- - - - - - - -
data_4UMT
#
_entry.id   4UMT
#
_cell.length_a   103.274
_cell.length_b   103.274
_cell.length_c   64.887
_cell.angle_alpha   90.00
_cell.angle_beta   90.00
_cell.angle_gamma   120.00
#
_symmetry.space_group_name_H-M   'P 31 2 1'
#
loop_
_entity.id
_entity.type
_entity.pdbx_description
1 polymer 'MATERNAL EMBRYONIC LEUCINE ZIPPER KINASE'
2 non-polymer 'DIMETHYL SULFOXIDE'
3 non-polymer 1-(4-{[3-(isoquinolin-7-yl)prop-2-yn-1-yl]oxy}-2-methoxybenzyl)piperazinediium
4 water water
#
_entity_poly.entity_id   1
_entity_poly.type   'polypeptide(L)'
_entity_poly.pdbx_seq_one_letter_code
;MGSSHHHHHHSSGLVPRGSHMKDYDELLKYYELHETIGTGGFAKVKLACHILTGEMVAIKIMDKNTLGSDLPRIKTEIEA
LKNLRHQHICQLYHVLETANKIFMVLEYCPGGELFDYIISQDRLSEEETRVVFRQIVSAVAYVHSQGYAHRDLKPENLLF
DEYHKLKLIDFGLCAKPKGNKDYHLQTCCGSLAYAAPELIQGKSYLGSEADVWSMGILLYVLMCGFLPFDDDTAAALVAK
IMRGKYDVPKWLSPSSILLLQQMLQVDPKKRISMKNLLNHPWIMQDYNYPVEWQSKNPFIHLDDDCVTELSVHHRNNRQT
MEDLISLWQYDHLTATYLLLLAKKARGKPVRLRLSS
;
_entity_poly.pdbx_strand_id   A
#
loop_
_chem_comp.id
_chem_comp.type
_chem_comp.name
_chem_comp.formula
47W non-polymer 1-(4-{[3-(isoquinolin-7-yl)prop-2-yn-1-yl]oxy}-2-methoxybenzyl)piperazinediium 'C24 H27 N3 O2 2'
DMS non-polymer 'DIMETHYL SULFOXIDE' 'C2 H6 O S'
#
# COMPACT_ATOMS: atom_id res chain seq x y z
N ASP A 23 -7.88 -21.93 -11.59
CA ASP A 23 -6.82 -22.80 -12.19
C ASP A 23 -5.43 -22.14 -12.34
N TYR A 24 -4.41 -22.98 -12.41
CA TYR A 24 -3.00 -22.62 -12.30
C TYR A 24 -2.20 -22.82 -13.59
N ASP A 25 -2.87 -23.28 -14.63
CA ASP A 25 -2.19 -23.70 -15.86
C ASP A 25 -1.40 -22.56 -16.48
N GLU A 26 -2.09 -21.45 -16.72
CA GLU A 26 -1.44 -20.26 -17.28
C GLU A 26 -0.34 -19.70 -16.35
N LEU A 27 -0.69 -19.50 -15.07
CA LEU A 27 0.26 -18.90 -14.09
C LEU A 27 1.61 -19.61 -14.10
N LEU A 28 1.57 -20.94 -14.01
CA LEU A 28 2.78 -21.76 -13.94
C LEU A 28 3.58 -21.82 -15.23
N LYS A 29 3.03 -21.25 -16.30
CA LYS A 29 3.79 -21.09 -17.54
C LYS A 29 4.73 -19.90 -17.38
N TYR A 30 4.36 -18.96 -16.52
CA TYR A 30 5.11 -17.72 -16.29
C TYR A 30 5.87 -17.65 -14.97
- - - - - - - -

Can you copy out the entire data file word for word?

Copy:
data_4UMT
#
_entry.id   4UMT
#
_cell.length_a   103.274
_cell.length_b   103.274
_cell.length_c   64.887
_cell.angle_alpha   90.00
_cell.angle_beta   90.00
_cell.angle_gamma   120.00
#
_symmetry.space_group_name_H-M   'P 31 2 1'
#
loop_
_entity.id
_entity.type
_entity.pdbx_description
1 polymer 'MATERNAL EMBRYONIC LEUCINE ZIPPER KINASE'
2 non-polymer 'DIMETHYL SULFOXIDE'
3 non-polymer 1-(4-{[3-(isoquinolin-7-yl)prop-2-yn-1-yl]oxy}-2-methoxybenzyl)piperazinediium
4 water water
#
_entity_poly.entity_id   1
_entity_poly.type   'polypeptide(L)'
_entity_poly.pdbx_seq_one_letter_code
;MGSSHHHHHHSSGLVPRGSHMKDYDELLKYYELHETIGTGGFAKVKLACHILTGEMVAIKIMDKNTLGSDLPRIKTEIEA
LKNLRHQHICQLYHVLETANKIFMVLEYCPGGELFDYIISQDRLSEEETRVVFRQIVSAVAYVHSQGYAHRDLKPENLLF
DEYHKLKLIDFGLCAKPKGNKDYHLQTCCGSLAYAAPELIQGKSYLGSEADVWSMGILLYVLMCGFLPFDDDTAAALVAK
IMRGKYDVPKWLSPSSILLLQQMLQVDPKKRISMKNLLNHPWIMQDYNYPVEWQSKNPFIHLDDDCVTELSVHHRNNRQT
MEDLISLWQYDHLTATYLLLLAKKARGKPVRLRLSS
;
_entity_poly.pdbx_strand_id   A
#
loop_
_chem_comp.id
_chem_comp.type
_chem_comp.name
_chem_comp.formula
47W non-polymer 1-(4-{[3-(isoquinolin-7-yl)prop-2-yn-1-yl]oxy}-2-methoxybenzyl)piperazinediium 'C24 H27 N3 O2 2'
DMS non-polymer 'DIMETHYL SULFOXIDE' 'C2 H6 O S'
#
# COMPACT_ATOMS: atom_id res chain seq x y z
N ASP A 23 -7.88 -21.93 -11.59
CA ASP A 23 -6.82 -22.80 -12.19
C ASP A 23 -5.43 -22.14 -12.34
N TYR A 24 -4.41 -22.98 -12.41
CA TYR A 24 -3.00 -22.62 -12.30
C TYR A 24 -2.20 -22.82 -13.59
N ASP A 25 -2.87 -23.28 -14.63
CA ASP A 25 -2.19 -23.70 -15.86
C ASP A 25 -1.40 -22.56 -16.48
N GLU A 26 -2.09 -21.45 -16.72
CA GLU A 26 -1.44 -20.26 -17.28
C GLU A 26 -0.34 -19.70 -16.35
N LEU A 27 -0.69 -19.50 -15.07
CA LEU A 27 0.26 -18.90 -14.09
C LEU A 27 1.61 -19.61 -14.10
N LEU A 28 1.57 -20.94 -14.01
CA LEU A 28 2.78 -21.76 -13.94
C LEU A 28 3.58 -21.82 -15.23
N LYS A 29 3.03 -21.25 -16.30
CA LYS A 29 3.79 -21.09 -17.54
C LYS A 29 4.73 -19.90 -17.38
N TYR A 30 4.36 -18.96 -16.52
CA TYR A 30 5.11 -17.72 -16.29
C TYR A 30 5.87 -17.65 -14.97